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No golfers brings good news…

It was a quiet day at the vig-mig point today. However, on my walk to Raw Nook NR I passed Bradford south golf course which is closed at the moment due to the virus.

On the putting green feeding with 2 Pied Wagtails was a handsome male Yellow Wagtail Motacilla flava

A record shot of the wagtail( sadly taken into the sunlight)

The bird fed on flies and worms for about 5 minutes on the pristine grass surface before moving off north.

The species is an uncommon passage migrant in our recording area.

Also what has been interesting during these last few days is a pair of Lesser black backed gulls at Caldene fields.

The gulls which are adults have been feeding in the fields which in it’s self is a bit unusual as they fly over on passage but rarely land.

However, the pair have been showing signs of courtship and I suspect (like in Lidget Green Bradford ) the birds could be about to nest on a factory roof in the local area.

Keep a lookout for the lovely Orange tip butterfly especially the males…there were 3 at CFs this morning.

Migrants picking up…

Today I did an hours Vis-mig ( visible migration ) at the watch point. After about 10 minutes a small party of 4 Swallows arrived moving N/E followed by a single later also to the N/E. Then on one of the walls was a smart male Wheatear probably making his way N.

A passage Willow Warbler was in song nearby. Sadly as yet no WW claiming territories in either Raw Nook NR or TH beck.

A Chiffchaff was observed nest building which is a welcome sign.

Shining the light on a new species…

Hands up..I’m not really a huge fan of spiders. However, I realise their importance within an environment and particularly in our own local ecosystem.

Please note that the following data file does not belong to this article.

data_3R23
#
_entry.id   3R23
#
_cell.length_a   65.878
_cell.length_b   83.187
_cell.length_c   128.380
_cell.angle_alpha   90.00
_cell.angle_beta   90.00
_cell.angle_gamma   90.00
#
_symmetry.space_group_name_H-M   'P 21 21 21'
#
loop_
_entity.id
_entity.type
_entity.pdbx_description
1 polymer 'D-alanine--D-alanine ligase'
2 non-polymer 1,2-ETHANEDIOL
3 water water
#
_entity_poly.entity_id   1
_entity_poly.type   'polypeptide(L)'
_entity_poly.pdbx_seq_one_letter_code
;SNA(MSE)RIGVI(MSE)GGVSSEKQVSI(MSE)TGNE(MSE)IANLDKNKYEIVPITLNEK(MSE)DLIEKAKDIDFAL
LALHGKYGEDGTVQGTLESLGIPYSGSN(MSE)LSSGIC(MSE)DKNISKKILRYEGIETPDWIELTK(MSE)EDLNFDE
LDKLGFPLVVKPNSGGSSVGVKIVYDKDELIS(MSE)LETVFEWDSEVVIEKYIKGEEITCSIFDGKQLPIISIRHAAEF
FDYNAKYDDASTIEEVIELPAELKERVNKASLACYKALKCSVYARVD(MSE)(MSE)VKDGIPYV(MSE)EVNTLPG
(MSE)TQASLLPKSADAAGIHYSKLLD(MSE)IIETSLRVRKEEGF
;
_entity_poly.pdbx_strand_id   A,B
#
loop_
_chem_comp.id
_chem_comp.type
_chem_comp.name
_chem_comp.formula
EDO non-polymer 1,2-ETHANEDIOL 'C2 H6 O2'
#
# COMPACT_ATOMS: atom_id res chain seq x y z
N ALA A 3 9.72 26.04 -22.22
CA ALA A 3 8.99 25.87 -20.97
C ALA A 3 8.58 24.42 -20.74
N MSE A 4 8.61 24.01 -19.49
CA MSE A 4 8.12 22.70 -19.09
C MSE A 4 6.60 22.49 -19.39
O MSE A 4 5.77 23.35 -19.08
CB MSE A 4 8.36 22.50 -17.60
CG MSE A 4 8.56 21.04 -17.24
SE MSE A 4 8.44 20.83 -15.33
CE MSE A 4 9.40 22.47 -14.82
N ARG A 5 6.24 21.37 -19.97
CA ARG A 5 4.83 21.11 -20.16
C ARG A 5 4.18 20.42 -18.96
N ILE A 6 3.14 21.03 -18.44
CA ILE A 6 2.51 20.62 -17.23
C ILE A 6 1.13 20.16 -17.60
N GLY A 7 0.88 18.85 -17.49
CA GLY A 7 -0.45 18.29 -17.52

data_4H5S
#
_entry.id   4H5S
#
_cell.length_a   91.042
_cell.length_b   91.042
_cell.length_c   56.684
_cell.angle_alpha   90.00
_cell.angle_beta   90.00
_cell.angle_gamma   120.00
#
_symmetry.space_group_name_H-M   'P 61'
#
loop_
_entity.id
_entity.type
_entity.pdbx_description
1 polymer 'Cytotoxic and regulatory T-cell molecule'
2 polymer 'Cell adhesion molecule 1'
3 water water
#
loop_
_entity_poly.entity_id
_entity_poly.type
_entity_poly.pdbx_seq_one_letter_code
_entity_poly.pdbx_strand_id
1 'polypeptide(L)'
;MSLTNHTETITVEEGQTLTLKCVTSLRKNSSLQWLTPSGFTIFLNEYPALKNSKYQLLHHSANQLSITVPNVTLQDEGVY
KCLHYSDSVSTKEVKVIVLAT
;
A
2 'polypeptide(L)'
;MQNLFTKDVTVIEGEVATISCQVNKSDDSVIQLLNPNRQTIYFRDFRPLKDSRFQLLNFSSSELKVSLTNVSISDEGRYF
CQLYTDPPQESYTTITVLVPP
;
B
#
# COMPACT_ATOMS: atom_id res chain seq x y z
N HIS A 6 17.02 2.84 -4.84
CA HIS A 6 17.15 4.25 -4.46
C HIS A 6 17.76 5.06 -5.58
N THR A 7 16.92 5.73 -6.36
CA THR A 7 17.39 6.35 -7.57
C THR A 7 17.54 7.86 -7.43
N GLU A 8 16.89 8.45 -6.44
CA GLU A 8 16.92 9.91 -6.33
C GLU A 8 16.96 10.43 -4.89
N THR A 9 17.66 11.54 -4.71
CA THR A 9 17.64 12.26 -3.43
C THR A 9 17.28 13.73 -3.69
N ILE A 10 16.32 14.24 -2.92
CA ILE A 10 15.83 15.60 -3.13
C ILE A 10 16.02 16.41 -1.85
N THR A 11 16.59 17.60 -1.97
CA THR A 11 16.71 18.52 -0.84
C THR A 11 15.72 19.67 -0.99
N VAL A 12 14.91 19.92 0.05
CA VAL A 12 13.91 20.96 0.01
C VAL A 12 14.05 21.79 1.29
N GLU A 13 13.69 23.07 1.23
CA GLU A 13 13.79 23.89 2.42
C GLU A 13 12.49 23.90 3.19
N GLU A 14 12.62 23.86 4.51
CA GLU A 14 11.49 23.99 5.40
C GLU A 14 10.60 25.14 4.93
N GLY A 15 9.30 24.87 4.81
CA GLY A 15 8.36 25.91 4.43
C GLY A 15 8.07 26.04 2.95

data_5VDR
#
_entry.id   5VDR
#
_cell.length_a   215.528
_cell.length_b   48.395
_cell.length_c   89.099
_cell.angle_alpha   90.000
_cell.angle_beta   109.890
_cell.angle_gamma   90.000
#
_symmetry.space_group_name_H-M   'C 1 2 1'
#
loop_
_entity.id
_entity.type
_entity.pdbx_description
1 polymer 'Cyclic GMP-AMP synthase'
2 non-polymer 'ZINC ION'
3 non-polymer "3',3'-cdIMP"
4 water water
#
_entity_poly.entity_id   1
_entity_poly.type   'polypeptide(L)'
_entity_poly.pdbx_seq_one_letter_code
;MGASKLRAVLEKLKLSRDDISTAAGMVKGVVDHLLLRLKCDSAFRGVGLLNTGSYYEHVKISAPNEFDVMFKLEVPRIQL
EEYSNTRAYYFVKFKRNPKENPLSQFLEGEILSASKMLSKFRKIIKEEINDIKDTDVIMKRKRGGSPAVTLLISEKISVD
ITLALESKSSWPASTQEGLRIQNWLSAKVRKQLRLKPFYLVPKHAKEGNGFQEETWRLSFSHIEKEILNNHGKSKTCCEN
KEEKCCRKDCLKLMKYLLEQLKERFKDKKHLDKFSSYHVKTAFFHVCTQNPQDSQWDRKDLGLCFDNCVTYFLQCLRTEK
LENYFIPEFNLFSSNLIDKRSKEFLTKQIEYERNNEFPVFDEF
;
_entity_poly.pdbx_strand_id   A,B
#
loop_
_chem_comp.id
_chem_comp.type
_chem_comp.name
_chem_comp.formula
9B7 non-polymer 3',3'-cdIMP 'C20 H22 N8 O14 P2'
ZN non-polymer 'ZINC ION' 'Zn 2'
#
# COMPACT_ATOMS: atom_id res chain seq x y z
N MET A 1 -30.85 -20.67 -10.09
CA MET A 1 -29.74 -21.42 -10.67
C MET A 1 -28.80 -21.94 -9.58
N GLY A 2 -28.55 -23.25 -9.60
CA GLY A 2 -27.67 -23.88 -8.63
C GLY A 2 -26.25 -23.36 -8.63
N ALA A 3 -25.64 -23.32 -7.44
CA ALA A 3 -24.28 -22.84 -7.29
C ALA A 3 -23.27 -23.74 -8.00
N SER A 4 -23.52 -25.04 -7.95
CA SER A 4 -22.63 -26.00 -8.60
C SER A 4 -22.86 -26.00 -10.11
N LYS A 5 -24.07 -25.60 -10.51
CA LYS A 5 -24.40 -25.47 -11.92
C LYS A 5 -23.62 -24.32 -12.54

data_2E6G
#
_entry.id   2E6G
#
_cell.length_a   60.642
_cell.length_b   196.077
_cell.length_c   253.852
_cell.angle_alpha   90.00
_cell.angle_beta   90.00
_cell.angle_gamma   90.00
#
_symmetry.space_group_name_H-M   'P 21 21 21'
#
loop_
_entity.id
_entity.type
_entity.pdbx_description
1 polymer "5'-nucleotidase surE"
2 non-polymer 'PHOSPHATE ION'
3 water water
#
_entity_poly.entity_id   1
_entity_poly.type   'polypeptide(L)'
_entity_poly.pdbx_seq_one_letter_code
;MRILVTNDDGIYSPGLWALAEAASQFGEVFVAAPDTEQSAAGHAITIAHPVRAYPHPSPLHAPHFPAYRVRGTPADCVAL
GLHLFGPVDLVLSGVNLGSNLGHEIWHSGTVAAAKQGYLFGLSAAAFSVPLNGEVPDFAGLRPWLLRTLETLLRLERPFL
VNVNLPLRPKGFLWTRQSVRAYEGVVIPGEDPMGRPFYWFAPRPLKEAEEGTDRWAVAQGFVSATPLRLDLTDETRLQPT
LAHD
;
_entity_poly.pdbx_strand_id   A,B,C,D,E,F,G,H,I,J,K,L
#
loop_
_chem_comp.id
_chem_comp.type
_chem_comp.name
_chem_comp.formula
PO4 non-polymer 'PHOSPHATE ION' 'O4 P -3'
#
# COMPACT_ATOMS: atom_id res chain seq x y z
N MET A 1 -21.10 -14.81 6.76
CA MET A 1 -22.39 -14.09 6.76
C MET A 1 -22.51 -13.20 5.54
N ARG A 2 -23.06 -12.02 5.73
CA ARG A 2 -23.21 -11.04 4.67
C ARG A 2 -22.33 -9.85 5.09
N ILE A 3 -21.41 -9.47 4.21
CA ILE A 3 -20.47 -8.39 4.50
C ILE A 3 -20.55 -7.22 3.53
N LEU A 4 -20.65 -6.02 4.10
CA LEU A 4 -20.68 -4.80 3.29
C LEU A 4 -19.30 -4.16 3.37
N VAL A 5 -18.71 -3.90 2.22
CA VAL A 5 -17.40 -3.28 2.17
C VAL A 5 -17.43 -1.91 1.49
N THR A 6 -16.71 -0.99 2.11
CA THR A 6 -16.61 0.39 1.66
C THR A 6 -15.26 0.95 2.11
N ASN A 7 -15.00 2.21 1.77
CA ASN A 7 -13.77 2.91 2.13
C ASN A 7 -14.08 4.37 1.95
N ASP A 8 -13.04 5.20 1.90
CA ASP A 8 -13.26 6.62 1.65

So I was certainly interested to record a new species of spider found in the moth light box on the 10/4 at Caldene fields

The Thick-jawed Orb Weaver Pachygnatha clercki (opposite) which is a common spider in the UK.

And thankfully it is well marked so fairly easy to identify.

Talking of the moth light box I had another surprise yesterday when I found a

rather large beetle….well very large.

A Black Sexton Beetle – Nicrophorus humator had somehow got into the box. I must admit I got a twig and let the beetle craw onto it before sending him/her on their way.

Regarding migrants 2 passage Willow Warblers were at Caldene fields on the 11/4. However, slightly worryingly I have not found any claiming territories at either Raw Nook NR or TH beck.

The beautiful Orange tip butterflies are showing off at the moment with 3 at TH Beck on the 11/3

Stuart Tordoff reported that he had seen a Swallow whilst walking on the Greenway but as yet I have not had a sighting of one. I will finish with a bizarre tale from David Rhodes at Oakenshaw who stated he had observed a Moorhen on a nest. As she got off the nest he saw that not only was she sat on eggs but….wait for it….a chicken bone!

Is the bottom in sight?…

I am often asked by local residents why the wildlife pond at Raw Nook NR is drying out. My answer is following the near drought conditions in 2017/18 the pond completely dried out for the first time ever and now probably the clay at the bottom is cracked thus the pond drains very quickly.

This has a massive negative impact on our valuable ecosystem. Amphibians, pond invertebrates, dragonfly nymphs etc simply perish as the pond drys out. Also birds abandon nests as the water subsides.

The pond was full in late winter and locals placed logs at the weir thinking water was escaping from there. Photo taken 22/3/20 showing how the water level has dropped.

photo 7/4 ..Just 16 days later a muddy puddle!